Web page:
“ALIVE AT THE VILLAGE VANGUARD"


REGAL PERVERSITY:

In her memoir “Alive At The Village Vanguard," Lorraine Gordon compares descending the stairs into her tiny 71-year old basement jazz club to “walking into an embrace of some kind."

The Vanguard in New York’s Greenwich Village is the Stradivarius of clubs. For the guitarist Bill Frissell, “playing the Vanguard is like playing inside this strange, beautiful, old instrument that all these amazing people have played before you." When he opened it in 1935, Lorraine’s husband Max began by booking such acts as Pete Seeger, Leadbelly, Harry Belafonte, Mike Nichols and Elaine May, and Peter, Paul and Mary when they were still relatively unknown uptown.

They alternated with the likes of Ben Webster, Jabbo Smith, and Lester Young. He booked Ornette Coleman and Nina Simone on the same bill, and Roy Eldridge and Lenny Bruce. His widow has been running the club since he died in 1989.

Seating 132 people, as she puts it, “with a little squeezing," it became a full-time jazz club when, with the growth of television, other entertainers began to get rich and famous, and only the jazz musicians were willing to continue to work in the basement. It’s positively Darwinian, how the form and the venue both prospered. The cozy pie-slice-shaped room turned out to have astounding acoustics. There are more than 100 recordings titled “Live At The Village Vanguard" – notably by Bill Evans and John Coltrane.

Despite remaining unembraced by the mass market, jazz is healthier than it has been in a long time. The large number of inventive young players today testifies to the continuing validity of the music. And they all want to play the Vanguard, which can be compared to 18th century European royal courts with major composers in residence. Listening to the best musicians close-up has long been a luxury.

Ms Gordon was previously married to Alfred Lion, one of the founders of Blue Note Records. She worked with him there for many years, and she had a good enough ear to fall for the music of Thelonious Monk early in his career. She describes how his hands “stammered over the keyboard." He played with a “fractured sense of rhythm." “He’d sleep in snatches – innings, he called them." Monk’s old room on West 63rd Street was “out of Vincent Van Gogh" – containing only “a cot, a window, and an upright piano." He had “this grand, almost regal perversity."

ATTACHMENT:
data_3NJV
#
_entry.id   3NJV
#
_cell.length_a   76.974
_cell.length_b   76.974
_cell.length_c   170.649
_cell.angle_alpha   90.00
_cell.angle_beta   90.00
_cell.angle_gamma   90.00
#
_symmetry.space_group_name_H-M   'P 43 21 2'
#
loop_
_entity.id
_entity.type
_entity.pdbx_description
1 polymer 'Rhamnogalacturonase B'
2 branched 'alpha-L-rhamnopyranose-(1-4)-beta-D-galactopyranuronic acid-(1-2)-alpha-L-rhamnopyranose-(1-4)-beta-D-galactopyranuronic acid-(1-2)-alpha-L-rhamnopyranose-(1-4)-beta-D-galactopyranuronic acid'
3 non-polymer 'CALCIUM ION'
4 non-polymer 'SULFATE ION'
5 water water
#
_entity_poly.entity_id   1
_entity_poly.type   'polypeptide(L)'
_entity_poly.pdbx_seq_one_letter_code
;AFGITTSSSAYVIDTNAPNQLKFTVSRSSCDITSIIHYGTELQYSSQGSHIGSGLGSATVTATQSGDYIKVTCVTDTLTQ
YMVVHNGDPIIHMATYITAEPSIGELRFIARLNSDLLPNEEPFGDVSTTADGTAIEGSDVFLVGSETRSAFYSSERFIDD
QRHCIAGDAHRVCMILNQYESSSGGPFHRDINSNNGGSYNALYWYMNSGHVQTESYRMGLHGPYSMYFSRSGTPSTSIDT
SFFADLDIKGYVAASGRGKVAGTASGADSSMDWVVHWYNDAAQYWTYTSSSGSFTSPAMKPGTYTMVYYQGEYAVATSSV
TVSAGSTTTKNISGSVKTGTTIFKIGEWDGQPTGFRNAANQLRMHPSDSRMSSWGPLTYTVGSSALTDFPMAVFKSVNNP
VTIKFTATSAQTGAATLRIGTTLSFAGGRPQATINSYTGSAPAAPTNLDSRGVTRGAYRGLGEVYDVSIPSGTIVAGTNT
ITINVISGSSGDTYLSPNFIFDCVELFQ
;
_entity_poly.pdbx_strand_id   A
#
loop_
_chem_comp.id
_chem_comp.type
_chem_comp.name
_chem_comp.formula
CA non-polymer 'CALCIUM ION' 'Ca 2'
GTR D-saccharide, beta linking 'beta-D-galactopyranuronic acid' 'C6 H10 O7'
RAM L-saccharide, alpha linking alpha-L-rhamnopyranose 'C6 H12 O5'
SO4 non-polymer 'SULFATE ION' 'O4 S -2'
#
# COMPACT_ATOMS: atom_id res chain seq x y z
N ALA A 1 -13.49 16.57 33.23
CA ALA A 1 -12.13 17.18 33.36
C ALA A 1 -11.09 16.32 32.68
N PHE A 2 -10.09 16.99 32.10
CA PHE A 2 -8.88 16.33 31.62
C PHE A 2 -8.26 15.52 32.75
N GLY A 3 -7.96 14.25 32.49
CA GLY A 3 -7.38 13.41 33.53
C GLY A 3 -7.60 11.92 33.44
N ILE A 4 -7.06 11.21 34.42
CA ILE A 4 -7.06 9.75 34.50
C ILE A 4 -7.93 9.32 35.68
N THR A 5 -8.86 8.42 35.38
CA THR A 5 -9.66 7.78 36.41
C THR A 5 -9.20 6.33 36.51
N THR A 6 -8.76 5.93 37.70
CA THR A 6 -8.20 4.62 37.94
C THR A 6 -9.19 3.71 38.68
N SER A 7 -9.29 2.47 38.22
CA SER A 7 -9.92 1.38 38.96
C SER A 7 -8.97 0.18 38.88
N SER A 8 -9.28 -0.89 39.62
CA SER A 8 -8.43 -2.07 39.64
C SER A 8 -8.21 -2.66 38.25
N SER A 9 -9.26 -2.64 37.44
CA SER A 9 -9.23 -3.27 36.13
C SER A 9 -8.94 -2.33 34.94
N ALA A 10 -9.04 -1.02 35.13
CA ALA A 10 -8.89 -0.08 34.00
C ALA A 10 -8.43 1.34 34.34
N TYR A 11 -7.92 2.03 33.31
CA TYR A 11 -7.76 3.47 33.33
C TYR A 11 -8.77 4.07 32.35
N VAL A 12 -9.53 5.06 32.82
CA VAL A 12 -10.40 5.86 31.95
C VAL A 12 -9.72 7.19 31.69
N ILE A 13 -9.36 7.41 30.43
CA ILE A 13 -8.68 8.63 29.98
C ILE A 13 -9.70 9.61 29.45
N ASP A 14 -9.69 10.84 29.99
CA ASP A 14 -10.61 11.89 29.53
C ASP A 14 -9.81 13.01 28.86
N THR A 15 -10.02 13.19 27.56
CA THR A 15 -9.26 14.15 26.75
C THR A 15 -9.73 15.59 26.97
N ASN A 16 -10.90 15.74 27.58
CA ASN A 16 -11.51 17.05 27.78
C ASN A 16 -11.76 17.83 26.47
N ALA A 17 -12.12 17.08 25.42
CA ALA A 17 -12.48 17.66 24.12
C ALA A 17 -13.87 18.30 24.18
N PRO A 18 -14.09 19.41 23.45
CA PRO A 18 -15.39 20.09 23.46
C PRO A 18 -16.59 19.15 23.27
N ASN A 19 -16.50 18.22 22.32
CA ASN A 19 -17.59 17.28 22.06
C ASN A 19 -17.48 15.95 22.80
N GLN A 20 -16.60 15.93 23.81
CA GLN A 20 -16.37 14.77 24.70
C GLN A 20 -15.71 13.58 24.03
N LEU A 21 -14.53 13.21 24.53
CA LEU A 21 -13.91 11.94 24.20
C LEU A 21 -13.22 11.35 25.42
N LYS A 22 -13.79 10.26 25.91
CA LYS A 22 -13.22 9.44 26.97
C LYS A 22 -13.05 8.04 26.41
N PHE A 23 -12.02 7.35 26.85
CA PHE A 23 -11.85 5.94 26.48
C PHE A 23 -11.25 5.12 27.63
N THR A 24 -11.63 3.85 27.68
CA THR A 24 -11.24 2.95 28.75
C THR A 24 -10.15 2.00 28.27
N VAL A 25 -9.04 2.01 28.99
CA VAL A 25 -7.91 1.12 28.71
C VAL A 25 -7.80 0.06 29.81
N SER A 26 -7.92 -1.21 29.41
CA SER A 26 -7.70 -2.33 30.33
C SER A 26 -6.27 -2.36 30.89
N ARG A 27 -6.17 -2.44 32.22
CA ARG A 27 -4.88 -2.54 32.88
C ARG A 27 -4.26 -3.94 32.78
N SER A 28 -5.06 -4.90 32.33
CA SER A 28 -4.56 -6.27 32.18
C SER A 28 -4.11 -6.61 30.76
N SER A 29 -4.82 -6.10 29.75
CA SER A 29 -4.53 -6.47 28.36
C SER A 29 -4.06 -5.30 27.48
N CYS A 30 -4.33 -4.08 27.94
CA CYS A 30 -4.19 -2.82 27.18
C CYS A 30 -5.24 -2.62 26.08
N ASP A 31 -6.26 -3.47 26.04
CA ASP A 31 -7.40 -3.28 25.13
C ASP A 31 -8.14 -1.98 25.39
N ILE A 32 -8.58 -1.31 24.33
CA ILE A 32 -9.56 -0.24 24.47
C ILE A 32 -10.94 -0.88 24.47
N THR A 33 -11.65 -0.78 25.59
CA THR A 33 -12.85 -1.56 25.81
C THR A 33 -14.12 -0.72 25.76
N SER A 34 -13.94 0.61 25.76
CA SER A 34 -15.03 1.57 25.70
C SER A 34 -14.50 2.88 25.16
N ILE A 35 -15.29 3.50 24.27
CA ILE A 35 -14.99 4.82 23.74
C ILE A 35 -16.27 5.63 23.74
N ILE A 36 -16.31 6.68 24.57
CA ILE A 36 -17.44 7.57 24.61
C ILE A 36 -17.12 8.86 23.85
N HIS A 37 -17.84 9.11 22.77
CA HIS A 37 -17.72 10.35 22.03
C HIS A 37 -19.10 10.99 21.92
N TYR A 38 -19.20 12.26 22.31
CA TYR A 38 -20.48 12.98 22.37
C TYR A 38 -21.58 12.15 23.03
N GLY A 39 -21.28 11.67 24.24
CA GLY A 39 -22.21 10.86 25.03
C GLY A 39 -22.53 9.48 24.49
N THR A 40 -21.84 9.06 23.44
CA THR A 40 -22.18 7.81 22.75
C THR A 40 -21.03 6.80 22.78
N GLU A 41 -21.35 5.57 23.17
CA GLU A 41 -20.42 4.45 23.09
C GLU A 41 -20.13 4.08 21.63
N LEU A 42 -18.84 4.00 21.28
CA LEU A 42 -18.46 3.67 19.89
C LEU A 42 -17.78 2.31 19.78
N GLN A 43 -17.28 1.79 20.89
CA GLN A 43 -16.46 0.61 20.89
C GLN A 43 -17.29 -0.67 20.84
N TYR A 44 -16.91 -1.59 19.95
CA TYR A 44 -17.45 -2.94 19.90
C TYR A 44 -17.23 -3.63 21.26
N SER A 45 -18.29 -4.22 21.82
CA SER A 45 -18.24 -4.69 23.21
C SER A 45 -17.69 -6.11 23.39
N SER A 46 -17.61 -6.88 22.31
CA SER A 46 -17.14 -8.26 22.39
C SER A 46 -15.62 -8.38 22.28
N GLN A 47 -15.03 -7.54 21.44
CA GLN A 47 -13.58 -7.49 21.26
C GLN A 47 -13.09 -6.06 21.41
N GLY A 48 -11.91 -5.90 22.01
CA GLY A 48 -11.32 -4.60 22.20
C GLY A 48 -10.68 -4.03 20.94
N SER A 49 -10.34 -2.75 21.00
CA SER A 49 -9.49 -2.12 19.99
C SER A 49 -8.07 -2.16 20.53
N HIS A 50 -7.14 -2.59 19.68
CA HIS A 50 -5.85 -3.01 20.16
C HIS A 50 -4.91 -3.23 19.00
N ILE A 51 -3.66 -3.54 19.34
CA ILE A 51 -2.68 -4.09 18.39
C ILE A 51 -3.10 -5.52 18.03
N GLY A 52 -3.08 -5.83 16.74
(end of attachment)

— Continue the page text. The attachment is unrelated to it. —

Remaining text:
Anecdotes are not lacking. When Max Gordon once asked Miles Davis if he would, as a favor, mind playing a few tunes behind a 19-year old female singer he wanted to audition, Davis replied: “I don’t play behind no girl singers." The singer was Barbra Streisand. Much later Davis played behind Shirley Horn, but she was black, and that’s another story.

Basically the book (“as told to Barry Singer") is what might be called bi-social. It gets kind of cutesy. Excerpts would not be out of place running in Vogue or Elle. Many A-list celebrity names are dropped - Henry Kissinger, Marietta Tree, Jean-Luc Godard, Leonard Bernstein, Norman Mailer – and the story’s locations include luxurious apartments with servants, great schools for the kids, an ocean cruise, and bubbly uptown nightclubs, including her husband’s Blue Angel. But the writer wants you to know that she always worked very hard, while bringing up two daughters and campaigning for leftwing causes at the same time.

The last surviving Greenwich Village mom-and-pop jazz club owner, a tradition including the Terminis of the Five Spot and the Half Note’s Canterino family, Gordon describes herself as “kind of pushy." She presides over her little kingdom from her table by the door with an aura that might oddly enough also be described as “regal perversity." These days it is known as “attitude."

She can be monumentally salty, although it is rumored that that’s really only a shtick. Many of the older and better-known musicians adore her. On the other hand, a young player of Eastern European provenance recently told me that he felt like a “Chechen in Moscow" down there. That’s regal perversity for you.

In the end, going back and forth between Gordon’s uptown and downtown worlds becomes kind of interesting. At least they add up to her own agenda. And it seems to be true, as she says, that she was born to run the Village Vanguard, and that she’d spent all her life in training for it. “I didn’t arrive there out of the blue," she writes. “I stuck to what I loved. That was my art. Throughout my life I followed the course of the music that I loved. I loved jazz."